Archive for March, 2010

Mar 02 2010


The Diagnostics Statistical Manual for Mental Disorders, a much maligned document, is in the midst of its fourth major revision (the DSM-IV will be replaced by the DSM-V). This process has been going on for over a decade. The revisions are now being made public in order to have a two year period of public comment and debate about the details of the revisions.

This has led to a new round of criticism of the DSM, and through it psychiatry, from those who either do not sufficiently understand, in my opinion, the nature of psychiatric diagnosis, and from those who are anti-psychiatry because of ideology (Scientologists, for example).

At the extreme end of criticism are those who deny the very existence of anything that can be called mental illness. I have already dealt extensively with their arguments, and won’t repeat them here. But even those are not so extreme fall into some of the same logical fallacies when criticizing mental diagnoses. Recently George Will, for example, wrote an editorial which I think confuses medical diagnoses with taking moral positions (I will get to his commentary below).

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Mar 01 2010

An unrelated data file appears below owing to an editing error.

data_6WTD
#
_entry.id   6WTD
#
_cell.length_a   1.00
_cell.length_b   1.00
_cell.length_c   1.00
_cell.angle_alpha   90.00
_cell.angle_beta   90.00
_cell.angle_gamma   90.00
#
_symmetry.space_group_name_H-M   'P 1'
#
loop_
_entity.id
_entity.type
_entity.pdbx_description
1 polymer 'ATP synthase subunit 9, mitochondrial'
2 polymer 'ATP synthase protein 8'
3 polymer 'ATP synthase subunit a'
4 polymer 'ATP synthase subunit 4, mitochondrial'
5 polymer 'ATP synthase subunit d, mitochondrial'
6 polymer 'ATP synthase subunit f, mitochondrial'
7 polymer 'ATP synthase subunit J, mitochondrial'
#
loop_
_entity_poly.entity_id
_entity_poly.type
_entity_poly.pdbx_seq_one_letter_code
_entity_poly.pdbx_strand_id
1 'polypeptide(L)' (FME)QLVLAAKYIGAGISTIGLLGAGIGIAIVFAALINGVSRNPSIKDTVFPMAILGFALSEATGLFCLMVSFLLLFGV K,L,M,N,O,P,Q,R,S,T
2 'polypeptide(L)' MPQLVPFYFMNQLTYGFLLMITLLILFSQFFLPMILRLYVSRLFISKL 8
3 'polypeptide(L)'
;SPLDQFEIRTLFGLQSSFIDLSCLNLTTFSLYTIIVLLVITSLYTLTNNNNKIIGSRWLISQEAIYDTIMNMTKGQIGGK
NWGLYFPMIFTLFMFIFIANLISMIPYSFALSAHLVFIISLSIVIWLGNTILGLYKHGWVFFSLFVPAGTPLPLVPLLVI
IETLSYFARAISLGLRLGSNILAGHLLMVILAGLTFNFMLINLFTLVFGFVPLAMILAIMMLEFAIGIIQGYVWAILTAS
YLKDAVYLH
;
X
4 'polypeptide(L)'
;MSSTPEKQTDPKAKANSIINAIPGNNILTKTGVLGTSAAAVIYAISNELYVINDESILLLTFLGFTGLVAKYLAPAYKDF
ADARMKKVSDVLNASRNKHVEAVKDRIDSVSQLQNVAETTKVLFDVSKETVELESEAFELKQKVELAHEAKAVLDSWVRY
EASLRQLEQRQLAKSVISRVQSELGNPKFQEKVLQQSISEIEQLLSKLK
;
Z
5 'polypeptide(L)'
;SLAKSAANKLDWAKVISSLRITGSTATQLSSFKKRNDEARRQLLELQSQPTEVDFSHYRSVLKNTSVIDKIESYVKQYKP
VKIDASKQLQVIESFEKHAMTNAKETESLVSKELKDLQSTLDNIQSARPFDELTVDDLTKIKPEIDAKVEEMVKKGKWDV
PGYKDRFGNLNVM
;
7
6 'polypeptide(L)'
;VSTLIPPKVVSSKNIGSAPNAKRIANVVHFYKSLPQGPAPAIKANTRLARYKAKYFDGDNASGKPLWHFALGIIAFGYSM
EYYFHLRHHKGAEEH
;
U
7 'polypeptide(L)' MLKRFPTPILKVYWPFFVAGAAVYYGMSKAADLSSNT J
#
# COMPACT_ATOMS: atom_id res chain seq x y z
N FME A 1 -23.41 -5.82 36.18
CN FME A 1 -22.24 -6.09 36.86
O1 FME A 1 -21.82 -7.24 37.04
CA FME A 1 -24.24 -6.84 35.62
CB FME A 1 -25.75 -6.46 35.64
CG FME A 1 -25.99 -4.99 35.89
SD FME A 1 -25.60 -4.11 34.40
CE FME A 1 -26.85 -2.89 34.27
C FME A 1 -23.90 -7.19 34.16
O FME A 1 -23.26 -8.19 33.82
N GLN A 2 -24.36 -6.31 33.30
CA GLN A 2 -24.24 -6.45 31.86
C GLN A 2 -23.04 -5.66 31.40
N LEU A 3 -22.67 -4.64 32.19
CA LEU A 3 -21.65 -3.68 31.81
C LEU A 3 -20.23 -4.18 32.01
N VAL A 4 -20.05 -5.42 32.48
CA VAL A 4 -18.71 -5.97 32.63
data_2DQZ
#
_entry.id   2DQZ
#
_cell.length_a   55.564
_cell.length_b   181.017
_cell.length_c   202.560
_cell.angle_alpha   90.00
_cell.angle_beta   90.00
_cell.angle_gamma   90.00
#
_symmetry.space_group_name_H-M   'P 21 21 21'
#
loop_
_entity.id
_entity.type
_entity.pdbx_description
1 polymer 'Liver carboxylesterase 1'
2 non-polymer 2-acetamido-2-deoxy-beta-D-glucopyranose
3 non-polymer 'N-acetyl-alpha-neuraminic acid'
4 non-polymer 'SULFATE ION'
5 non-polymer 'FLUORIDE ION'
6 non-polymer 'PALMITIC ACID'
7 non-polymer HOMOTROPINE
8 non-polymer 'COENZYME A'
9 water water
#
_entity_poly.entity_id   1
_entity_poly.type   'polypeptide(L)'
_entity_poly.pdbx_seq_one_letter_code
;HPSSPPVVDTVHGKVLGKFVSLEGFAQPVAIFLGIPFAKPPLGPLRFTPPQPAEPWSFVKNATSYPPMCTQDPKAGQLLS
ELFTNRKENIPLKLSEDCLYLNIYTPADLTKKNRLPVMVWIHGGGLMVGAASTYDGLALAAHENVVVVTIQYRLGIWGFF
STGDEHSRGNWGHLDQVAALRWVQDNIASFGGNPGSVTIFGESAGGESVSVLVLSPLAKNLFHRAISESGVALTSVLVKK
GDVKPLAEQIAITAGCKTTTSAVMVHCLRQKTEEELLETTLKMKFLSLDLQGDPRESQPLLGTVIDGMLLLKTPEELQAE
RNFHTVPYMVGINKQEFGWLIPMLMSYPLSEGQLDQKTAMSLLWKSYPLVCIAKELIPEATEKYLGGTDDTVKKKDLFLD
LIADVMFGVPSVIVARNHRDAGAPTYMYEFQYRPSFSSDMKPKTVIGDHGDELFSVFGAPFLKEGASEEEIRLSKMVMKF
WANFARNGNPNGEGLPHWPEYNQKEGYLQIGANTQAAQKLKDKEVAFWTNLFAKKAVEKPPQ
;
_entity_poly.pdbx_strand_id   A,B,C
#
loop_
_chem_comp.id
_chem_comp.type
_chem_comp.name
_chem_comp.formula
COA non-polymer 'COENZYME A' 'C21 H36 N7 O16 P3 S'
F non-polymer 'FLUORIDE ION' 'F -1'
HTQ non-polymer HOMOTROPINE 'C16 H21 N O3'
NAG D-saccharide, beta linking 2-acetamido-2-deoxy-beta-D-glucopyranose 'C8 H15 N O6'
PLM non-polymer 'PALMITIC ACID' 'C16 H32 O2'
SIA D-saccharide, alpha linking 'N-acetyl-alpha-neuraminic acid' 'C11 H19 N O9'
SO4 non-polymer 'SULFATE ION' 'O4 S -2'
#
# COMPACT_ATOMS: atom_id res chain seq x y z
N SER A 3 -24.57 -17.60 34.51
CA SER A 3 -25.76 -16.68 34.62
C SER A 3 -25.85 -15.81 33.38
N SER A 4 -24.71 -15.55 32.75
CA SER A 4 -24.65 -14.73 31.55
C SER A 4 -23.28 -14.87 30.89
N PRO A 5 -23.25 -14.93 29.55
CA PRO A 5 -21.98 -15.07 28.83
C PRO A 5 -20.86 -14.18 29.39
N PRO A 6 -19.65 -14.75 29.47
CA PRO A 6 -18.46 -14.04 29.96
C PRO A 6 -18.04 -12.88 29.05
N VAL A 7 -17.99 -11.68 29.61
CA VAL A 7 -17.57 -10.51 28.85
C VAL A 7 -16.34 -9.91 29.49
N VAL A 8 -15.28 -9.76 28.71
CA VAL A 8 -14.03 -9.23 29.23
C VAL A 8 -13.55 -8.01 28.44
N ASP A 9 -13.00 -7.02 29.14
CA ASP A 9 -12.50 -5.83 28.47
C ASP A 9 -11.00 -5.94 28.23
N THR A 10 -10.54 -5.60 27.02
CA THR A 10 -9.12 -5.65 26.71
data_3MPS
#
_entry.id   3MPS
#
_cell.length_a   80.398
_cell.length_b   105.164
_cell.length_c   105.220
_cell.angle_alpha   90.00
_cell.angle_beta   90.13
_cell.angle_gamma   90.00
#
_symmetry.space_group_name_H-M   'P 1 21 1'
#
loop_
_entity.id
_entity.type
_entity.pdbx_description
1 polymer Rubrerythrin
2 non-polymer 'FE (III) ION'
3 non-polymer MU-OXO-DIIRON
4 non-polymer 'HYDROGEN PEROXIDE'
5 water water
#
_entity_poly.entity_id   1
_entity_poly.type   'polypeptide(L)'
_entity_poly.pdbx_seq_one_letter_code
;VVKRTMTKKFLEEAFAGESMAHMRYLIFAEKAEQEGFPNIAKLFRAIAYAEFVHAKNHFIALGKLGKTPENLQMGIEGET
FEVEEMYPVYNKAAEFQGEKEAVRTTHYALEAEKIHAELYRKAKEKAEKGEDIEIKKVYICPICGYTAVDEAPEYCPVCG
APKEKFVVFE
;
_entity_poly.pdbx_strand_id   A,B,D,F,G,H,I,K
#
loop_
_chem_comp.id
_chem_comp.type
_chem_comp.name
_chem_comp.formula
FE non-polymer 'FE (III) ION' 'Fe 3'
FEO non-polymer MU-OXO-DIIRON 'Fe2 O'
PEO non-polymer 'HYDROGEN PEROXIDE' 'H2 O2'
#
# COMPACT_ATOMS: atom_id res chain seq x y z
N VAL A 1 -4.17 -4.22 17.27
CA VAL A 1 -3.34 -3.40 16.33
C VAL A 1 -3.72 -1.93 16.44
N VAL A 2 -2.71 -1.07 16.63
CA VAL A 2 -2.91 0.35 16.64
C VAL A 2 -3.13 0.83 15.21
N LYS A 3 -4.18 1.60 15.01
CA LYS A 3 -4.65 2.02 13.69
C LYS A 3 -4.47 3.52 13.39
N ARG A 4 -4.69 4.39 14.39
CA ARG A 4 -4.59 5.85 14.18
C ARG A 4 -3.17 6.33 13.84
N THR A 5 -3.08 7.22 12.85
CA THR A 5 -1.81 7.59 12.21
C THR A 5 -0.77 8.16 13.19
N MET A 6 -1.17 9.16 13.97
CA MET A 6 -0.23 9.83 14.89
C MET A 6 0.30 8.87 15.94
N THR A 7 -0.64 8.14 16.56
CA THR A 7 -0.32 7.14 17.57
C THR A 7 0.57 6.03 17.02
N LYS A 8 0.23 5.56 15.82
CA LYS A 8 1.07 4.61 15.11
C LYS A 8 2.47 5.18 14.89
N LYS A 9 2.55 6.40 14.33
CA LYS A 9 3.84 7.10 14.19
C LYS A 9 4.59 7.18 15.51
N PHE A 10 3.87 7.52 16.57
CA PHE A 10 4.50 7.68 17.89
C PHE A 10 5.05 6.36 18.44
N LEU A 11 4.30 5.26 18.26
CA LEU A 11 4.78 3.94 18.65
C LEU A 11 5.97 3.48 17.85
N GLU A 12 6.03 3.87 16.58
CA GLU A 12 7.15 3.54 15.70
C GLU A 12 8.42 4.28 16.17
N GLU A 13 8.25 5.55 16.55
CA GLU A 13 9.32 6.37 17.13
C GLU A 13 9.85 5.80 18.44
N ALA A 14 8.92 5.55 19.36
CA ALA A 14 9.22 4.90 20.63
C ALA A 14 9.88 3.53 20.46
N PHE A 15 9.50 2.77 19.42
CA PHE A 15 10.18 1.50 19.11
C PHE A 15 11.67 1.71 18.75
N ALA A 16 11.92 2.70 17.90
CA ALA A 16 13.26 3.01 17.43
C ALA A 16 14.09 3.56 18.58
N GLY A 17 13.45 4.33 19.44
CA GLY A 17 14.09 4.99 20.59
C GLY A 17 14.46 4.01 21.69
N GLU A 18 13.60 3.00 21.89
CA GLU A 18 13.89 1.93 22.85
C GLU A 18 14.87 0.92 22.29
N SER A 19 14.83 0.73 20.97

Armchair Skeptics

Published by under Skepticism

I am often asked if skeptics and skeptical organizations should undertake first-hand investigations. Of course, it depends upon what your goals are. But I think the question can be re-phrased to mean – is there any value or benefit to first hand investigation, and to this the answer is a definite “yes.”

But this is not to denigrate the value of skeptical review from the comfort of your computer chair. This kind of activity has sometimes been referred to as “armchair skepticism” – meant to be derogatory. While I see the value in going out into the field, armchair skepticism has a valuable and complementary role to play.

In fact, these two activities mirror what real scientists do, and are roughly analogous to peer-review vs experimental replication.

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